When considering the creation of a will or a trust, one usually thinks about pre-death planning. However, the beneficiaries have an opportunity where post-mortem planning comes into play. Let’s look at an important post-mortem planning tool – the disclaimer.
A disclaimer is a refusal to accept an interest in or a power over property – involving an Estate or Trust beneficiary refusing to accept all or a portion of the inheritance or trust benefits to which they would have been entitled to. In short, a beneficiary is saying, “I do not want the inheritance the decedent left me.”
Why would anyone ever renounce their inheritance?
This normally occurs when a parent passes away and gives a portion of the estate to a child, and the child would rather have it go directly to their child or children. The disclaimer tells the Executor to give their share as if he or she died before the decedent. This may allow for the estate to pass to the grandchildren without any additional tax. In other words, the next level of beneficiaries will inherit the property.
For example, Joe has passed away, and under his will, he has left his entire fortune to his son and daughter. Both of his children are already financially secure and know that a big tax will be due on the inheritance and want all or part of it to go to their own children to only be taxed once. Joe’s estate plan dictates that if his son or daughter predeceases him, then their children become the beneficiaries. By signing a disclaimer, Joe’s children will make their own children the beneficiaries of Joe’s estate.
The children of the son and daughter now inherit from their grandfather. If the disclaimer is done timely and properly, the movement of the assets from Joe’s estate to the grandchildren is not viewed as a gift from the children’s parents. The reason is simply that the grandchildren are now viewed as beneficiaries of Joe’s estate, so no assets ever came from their parents. Thus, there was no transfer and thus, no tax.
When a person files a disclaimer, he or she can disclaim all or any portion of the inheritance. It is not an “all or nothing” proposition.
However, be careful. This must be done in writing within 9 months of the date of death with no exception for extensions. The beneficiary needs to read the trust or will carefully to be sure he or she knows who the next level of the beneficiary will be. It is quite possible that the beneficiary’s children might not be the ones who inherit in the event of the disclaimer.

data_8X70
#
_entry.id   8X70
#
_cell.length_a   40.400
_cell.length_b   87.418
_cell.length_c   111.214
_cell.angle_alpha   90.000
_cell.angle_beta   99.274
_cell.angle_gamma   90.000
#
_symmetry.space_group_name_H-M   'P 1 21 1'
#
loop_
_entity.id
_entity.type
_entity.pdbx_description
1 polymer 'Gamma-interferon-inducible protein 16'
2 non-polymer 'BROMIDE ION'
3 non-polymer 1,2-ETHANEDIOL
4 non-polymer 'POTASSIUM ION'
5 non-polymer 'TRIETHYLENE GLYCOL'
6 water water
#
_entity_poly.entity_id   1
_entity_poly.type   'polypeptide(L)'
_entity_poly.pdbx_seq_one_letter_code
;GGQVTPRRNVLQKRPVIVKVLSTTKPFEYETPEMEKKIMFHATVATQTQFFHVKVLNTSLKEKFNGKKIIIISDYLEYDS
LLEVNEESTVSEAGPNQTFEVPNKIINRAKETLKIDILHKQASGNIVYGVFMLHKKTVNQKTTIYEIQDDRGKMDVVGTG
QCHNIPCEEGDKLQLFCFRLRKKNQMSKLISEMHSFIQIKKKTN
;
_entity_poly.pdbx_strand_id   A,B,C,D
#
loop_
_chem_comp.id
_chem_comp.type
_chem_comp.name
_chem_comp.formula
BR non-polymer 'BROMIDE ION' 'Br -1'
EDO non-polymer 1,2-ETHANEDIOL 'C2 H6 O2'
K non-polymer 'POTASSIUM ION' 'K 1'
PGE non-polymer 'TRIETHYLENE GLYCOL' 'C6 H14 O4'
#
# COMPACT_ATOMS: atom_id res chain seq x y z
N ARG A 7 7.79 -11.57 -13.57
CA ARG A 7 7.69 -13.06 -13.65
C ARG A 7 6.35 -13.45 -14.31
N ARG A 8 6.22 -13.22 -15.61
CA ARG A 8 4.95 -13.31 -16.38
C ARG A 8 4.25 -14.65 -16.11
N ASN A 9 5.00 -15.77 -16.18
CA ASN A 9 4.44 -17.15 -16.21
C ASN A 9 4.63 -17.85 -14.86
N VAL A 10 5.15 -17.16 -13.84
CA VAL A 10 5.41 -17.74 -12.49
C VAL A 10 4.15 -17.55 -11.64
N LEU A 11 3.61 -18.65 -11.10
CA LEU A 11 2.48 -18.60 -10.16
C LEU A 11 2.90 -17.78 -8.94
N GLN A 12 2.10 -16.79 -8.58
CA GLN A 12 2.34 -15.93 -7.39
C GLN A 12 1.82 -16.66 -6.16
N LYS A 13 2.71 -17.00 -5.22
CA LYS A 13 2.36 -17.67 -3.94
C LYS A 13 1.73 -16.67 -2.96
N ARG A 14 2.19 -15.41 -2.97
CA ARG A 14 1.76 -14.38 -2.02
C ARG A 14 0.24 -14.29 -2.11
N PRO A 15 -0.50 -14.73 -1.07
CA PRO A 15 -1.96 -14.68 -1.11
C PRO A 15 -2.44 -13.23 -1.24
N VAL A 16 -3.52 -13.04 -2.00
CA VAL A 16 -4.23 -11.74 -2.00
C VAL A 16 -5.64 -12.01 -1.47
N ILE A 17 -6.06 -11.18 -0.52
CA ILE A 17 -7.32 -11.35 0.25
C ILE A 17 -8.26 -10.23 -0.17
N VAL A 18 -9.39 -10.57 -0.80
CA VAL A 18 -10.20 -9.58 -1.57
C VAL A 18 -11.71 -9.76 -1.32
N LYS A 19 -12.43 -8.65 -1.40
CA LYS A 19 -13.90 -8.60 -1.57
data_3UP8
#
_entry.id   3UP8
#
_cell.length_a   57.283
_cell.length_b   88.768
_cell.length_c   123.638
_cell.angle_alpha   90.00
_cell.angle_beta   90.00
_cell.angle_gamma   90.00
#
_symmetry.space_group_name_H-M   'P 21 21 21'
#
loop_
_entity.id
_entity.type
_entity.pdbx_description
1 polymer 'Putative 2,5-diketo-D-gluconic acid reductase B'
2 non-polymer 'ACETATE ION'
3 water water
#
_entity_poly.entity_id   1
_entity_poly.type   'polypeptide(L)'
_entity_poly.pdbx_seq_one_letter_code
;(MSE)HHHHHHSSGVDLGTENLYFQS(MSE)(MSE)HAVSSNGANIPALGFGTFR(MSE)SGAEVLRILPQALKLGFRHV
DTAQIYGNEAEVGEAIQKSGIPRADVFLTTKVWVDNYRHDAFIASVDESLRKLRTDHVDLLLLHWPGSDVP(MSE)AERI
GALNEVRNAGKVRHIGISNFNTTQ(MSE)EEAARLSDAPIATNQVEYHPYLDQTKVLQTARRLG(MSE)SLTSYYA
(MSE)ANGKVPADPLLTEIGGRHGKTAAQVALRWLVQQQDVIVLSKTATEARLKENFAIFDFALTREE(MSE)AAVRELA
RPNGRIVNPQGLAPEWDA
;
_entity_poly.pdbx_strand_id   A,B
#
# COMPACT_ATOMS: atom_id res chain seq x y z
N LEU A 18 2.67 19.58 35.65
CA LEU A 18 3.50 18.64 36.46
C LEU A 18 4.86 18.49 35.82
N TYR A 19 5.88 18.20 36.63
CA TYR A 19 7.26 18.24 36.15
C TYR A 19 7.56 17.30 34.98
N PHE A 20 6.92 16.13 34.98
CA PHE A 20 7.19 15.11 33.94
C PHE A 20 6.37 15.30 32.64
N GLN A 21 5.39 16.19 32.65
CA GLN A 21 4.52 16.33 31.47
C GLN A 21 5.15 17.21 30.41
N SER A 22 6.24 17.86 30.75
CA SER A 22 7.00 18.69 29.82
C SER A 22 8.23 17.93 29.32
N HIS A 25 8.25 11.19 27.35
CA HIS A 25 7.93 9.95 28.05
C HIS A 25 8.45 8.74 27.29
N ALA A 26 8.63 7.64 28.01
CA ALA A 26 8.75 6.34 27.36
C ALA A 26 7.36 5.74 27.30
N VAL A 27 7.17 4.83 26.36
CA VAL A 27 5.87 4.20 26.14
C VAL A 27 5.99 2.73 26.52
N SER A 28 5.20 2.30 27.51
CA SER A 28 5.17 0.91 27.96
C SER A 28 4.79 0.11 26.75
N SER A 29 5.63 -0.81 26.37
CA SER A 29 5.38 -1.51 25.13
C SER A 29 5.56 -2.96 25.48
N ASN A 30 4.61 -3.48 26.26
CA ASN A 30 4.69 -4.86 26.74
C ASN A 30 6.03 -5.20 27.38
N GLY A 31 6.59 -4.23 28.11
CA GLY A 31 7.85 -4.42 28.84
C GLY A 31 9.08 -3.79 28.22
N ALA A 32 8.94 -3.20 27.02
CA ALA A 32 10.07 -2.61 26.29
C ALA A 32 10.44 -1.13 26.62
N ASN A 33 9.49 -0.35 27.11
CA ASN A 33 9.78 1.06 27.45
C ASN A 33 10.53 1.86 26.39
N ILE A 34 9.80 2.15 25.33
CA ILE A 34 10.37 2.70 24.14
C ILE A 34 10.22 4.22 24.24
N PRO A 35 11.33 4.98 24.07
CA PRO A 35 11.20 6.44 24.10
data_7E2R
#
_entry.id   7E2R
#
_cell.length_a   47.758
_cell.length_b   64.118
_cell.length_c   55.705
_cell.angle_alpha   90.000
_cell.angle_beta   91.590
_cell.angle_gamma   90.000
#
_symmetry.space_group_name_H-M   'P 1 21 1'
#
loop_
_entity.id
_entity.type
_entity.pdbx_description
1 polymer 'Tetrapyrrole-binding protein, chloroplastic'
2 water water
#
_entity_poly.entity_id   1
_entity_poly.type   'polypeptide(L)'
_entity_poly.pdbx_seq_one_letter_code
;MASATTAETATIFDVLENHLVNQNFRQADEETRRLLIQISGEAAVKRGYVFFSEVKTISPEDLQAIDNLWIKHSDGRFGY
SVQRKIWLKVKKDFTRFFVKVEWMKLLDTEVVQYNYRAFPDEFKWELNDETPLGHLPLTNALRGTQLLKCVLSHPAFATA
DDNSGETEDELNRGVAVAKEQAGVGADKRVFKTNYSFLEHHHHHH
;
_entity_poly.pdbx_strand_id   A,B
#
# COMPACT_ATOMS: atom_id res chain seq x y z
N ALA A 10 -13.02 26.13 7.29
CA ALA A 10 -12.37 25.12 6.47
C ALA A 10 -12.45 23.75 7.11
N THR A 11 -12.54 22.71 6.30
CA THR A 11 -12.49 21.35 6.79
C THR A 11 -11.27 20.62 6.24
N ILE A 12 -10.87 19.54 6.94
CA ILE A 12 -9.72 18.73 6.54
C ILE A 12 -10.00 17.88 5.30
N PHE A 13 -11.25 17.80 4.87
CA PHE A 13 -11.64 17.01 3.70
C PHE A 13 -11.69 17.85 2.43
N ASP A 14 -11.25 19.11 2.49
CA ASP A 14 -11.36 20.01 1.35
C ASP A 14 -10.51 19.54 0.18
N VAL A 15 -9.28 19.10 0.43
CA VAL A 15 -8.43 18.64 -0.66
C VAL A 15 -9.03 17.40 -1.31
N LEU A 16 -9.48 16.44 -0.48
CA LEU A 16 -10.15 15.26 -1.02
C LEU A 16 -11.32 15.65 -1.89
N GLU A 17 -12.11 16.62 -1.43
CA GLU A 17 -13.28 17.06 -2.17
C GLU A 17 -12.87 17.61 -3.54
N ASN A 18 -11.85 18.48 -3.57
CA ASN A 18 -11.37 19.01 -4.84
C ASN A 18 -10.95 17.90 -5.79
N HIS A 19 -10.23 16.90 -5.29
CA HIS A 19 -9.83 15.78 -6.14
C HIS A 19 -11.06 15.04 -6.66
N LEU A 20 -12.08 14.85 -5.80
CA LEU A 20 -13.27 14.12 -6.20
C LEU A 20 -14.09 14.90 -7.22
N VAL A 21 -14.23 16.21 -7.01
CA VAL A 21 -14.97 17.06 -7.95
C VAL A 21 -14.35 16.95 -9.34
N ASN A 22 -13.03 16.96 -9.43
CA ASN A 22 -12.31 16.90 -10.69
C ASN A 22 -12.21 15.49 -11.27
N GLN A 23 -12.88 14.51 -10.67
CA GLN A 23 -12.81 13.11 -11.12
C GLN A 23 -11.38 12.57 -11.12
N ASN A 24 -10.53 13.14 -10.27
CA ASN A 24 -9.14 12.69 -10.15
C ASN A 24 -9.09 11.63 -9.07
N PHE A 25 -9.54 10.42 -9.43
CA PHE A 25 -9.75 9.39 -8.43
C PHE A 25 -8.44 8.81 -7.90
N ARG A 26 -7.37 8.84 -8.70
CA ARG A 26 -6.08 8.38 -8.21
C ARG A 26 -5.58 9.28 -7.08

This is not just for the very wealthy who have taxable estates and create taxable estates for their wealthy children. A common and effective method is to disclaim a part of the estate that carries income tax ramifications. A disclaimer may allow those taxable funds to go to your kids at their tax rate, which is likely much lower than your own.
For example, your parent has $100,000 left in their IRA. Under the new rules, you must take the funds out over ten years. You will probably pay about 35% of the IRA distributions each year. If you disclaim the IRA, those distributions may be taxed at a much lower rate, giving your child more money to cover tuition and expenses.
If you find yourself in the position of being a beneficiary of an estate, don’t just wait for what the will dictates. You have options that may allow you an opportunity to leverage what your parents have provided for their family.
In our next article, we will review Disclaimer Trusts and Powers of Appointment.
If you have any questions or want to explore more regarding disclaimers, please contact us.
Note: Any changes to your estate plan must be drafted by your attorney.
Read more on our Estate & Trust articles:
- What is a SLAT?
- Common Ways to Hold Title in California
- Uncommon Trusts
- Types of Trusts
- Advantages of Trusts for Estate Planning
- What is a Trust?
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Douglas A. Venturelli, Esq.
Tax, Estate & Trust, Gift and Probate, Sports & Entertainment
Douglas A. Venturelli, Esq., is a Principal at KROST. He has over 35 years of experience in Tax, Estate, and Business Services. His main focus is consulting with Entertainment, legal, Real Estate, and medical industry clients as well as managing many fiduciary and estate tax issues. » Full Bio
Richard Umanoff, CPA, MBA
Tax, Estate & Trust, Gift and Probate
Richard Umanoff, CPA, MBA, is a Principal at KROST CPAs. Richard’s career spans over 40 years, with a concentration in taxation. His primary emphasis is estate and trust tax compliance, planning, estate administration, and probate court accounting. Richard currently serves in the role of trustee for numerous clients. » Full Bio